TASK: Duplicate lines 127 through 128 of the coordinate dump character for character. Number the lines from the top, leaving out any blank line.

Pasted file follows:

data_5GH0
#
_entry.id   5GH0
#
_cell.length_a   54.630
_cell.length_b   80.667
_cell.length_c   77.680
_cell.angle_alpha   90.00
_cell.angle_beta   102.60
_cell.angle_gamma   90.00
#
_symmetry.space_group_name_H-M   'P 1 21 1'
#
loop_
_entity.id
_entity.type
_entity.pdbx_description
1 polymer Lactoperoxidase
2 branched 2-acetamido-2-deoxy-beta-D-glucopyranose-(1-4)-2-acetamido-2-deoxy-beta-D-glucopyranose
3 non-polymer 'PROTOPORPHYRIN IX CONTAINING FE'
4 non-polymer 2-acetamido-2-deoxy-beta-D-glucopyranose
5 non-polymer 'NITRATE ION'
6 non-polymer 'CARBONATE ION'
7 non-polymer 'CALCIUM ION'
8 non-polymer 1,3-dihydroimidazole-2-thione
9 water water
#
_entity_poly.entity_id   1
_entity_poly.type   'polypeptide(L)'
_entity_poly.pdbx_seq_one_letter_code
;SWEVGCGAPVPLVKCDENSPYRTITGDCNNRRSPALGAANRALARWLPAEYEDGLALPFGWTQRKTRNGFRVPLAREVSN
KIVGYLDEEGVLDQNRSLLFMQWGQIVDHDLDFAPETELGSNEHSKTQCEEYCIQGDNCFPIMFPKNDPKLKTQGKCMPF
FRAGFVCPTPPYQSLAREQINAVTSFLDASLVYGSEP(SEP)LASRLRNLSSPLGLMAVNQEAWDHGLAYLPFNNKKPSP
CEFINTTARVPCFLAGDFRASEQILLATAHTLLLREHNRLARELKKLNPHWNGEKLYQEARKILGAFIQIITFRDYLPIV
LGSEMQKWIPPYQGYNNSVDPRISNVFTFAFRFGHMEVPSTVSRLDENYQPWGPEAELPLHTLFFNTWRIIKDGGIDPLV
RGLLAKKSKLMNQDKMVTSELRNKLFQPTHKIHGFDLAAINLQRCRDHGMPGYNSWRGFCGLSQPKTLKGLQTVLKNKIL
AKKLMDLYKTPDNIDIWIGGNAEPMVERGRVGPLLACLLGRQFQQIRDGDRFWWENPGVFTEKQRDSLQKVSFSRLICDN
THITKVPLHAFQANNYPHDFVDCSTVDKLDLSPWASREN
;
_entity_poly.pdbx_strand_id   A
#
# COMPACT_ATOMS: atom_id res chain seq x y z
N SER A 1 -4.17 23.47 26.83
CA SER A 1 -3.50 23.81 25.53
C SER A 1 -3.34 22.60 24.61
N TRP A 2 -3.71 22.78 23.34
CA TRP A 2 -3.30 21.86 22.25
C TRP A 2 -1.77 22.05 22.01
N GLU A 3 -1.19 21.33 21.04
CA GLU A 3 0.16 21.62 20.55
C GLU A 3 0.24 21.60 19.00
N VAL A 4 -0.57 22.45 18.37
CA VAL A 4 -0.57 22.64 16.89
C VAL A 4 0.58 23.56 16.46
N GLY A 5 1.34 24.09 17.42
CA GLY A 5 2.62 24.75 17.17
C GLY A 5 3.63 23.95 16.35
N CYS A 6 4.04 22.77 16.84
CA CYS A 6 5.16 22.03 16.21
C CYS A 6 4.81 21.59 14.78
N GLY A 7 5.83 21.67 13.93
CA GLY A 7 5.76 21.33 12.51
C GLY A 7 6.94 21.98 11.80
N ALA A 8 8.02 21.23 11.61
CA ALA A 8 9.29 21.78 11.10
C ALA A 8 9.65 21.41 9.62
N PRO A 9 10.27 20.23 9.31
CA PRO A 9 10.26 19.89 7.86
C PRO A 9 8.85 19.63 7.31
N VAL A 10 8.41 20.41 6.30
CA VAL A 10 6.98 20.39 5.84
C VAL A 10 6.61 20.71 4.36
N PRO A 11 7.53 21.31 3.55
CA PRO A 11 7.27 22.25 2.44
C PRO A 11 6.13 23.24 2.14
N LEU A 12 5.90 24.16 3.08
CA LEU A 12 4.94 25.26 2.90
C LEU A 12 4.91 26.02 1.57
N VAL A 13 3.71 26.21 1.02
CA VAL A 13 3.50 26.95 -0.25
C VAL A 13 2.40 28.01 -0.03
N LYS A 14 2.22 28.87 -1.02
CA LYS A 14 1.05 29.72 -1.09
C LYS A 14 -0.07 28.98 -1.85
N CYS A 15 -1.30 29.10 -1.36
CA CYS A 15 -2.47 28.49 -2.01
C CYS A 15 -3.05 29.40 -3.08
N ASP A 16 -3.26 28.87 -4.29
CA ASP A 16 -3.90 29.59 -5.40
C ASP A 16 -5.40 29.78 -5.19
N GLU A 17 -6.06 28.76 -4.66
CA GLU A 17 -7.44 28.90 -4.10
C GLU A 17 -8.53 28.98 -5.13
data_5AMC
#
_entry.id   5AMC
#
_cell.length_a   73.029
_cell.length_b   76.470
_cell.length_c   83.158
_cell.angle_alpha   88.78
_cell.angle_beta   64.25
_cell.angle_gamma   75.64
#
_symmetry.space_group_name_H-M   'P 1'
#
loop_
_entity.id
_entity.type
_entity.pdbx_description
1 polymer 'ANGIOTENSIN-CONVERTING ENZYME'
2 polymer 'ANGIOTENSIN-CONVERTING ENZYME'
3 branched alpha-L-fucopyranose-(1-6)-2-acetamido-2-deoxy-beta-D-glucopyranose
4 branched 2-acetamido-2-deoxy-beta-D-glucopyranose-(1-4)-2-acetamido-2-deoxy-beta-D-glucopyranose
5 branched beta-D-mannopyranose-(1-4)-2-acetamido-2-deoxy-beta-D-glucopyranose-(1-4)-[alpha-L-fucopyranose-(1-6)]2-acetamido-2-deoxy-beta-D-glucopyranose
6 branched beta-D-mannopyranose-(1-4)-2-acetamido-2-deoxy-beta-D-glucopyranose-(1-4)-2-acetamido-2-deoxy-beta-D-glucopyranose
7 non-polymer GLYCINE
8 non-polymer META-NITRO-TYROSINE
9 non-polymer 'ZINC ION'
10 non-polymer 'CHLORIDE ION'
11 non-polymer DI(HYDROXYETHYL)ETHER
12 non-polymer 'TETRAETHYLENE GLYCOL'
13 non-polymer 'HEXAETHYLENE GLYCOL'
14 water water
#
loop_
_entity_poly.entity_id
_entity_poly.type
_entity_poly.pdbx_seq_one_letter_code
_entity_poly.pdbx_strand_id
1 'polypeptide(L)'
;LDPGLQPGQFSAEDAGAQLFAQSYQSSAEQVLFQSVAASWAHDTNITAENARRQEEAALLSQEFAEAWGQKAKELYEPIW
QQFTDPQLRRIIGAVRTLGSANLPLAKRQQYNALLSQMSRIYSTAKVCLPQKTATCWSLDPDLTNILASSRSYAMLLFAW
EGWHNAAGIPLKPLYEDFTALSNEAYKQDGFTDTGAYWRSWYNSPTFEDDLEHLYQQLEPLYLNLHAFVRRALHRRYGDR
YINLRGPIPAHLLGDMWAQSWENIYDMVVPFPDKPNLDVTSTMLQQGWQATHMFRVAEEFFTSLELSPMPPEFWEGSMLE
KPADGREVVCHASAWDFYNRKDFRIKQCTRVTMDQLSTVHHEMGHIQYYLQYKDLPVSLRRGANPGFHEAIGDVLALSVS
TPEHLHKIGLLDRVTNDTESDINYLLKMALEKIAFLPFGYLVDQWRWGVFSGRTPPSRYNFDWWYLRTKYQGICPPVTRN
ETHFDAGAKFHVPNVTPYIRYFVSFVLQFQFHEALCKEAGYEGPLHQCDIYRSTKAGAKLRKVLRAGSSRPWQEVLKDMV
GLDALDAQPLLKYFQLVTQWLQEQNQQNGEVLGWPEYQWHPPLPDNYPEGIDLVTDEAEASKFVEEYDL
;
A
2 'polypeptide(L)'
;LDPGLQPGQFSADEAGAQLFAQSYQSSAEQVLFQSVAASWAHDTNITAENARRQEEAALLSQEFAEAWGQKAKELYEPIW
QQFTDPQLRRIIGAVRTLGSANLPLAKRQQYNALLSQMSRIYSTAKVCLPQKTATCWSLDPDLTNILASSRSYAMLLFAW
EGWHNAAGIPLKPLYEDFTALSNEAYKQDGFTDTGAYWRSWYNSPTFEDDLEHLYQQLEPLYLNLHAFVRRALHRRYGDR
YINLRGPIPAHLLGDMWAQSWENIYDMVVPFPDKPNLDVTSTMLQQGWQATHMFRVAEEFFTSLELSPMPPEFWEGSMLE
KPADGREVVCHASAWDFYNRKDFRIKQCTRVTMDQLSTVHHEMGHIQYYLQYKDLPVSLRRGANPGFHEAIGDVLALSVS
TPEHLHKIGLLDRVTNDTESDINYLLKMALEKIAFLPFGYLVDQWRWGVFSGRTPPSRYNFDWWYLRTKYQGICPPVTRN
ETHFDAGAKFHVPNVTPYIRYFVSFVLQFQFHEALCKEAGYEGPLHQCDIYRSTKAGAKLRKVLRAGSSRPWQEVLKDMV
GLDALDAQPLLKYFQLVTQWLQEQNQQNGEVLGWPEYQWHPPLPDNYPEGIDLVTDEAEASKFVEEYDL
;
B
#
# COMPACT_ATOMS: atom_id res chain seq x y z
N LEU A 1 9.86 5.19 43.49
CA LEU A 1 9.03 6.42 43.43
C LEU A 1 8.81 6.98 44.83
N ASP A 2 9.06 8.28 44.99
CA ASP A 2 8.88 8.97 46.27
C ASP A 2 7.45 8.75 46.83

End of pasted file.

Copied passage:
_entity_poly.entity_id
_entity_poly.type